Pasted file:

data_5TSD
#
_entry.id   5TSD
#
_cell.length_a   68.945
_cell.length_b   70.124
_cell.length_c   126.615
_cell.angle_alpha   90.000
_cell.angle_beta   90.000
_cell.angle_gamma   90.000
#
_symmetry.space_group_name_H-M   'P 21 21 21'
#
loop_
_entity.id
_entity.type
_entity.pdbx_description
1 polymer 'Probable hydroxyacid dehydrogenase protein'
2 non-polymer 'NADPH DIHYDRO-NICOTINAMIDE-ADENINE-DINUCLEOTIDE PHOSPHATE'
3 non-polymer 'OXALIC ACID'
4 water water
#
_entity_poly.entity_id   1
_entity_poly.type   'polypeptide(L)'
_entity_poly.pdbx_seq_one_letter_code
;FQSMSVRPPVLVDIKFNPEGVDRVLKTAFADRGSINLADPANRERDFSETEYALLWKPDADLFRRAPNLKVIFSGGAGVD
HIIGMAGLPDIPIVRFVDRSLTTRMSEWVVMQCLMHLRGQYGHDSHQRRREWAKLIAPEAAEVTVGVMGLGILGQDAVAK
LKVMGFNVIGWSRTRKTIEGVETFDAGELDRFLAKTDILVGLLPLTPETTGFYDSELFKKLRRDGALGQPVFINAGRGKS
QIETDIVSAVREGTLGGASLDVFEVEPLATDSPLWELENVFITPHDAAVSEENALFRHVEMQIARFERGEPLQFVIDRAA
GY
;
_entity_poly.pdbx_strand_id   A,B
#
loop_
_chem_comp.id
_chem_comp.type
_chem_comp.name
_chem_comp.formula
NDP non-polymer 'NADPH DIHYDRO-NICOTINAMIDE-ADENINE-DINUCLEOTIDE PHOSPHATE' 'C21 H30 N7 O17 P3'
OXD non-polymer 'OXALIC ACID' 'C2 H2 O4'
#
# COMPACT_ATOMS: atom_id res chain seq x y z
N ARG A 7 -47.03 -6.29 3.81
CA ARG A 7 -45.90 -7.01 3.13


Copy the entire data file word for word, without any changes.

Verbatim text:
data_5TSD
#
_entry.id   5TSD
#
_cell.length_a   68.945
_cell.length_b   70.124
_cell.length_c   126.615
_cell.angle_alpha   90.000
_cell.angle_beta   90.000
_cell.angle_gamma   90.000
#
_symmetry.space_group_name_H-M   'P 21 21 21'
#
loop_
_entity.id
_entity.type
_entity.pdbx_description
1 polymer 'Probable hydroxyacid dehydrogenase protein'
2 non-polymer 'NADPH DIHYDRO-NICOTINAMIDE-ADENINE-DINUCLEOTIDE PHOSPHATE'
3 non-polymer 'OXALIC ACID'
4 water water
#
_entity_poly.entity_id   1
_entity_poly.type   'polypeptide(L)'
_entity_poly.pdbx_seq_one_letter_code
;FQSMSVRPPVLVDIKFNPEGVDRVLKTAFADRGSINLADPANRERDFSETEYALLWKPDADLFRRAPNLKVIFSGGAGVD
HIIGMAGLPDIPIVRFVDRSLTTRMSEWVVMQCLMHLRGQYGHDSHQRRREWAKLIAPEAAEVTVGVMGLGILGQDAVAK
LKVMGFNVIGWSRTRKTIEGVETFDAGELDRFLAKTDILVGLLPLTPETTGFYDSELFKKLRRDGALGQPVFINAGRGKS
QIETDIVSAVREGTLGGASLDVFEVEPLATDSPLWELENVFITPHDAAVSEENALFRHVEMQIARFERGEPLQFVIDRAA
GY
;
_entity_poly.pdbx_strand_id   A,B
#
loop_
_chem_comp.id
_chem_comp.type
_chem_comp.name
_chem_comp.formula
NDP non-polymer 'NADPH DIHYDRO-NICOTINAMIDE-ADENINE-DINUCLEOTIDE PHOSPHATE' 'C21 H30 N7 O17 P3'
OXD non-polymer 'OXALIC ACID' 'C2 H2 O4'
#
# COMPACT_ATOMS: atom_id res chain seq x y z
N ARG A 7 -47.03 -6.29 3.81
CA ARG A 7 -45.90 -7.01 3.13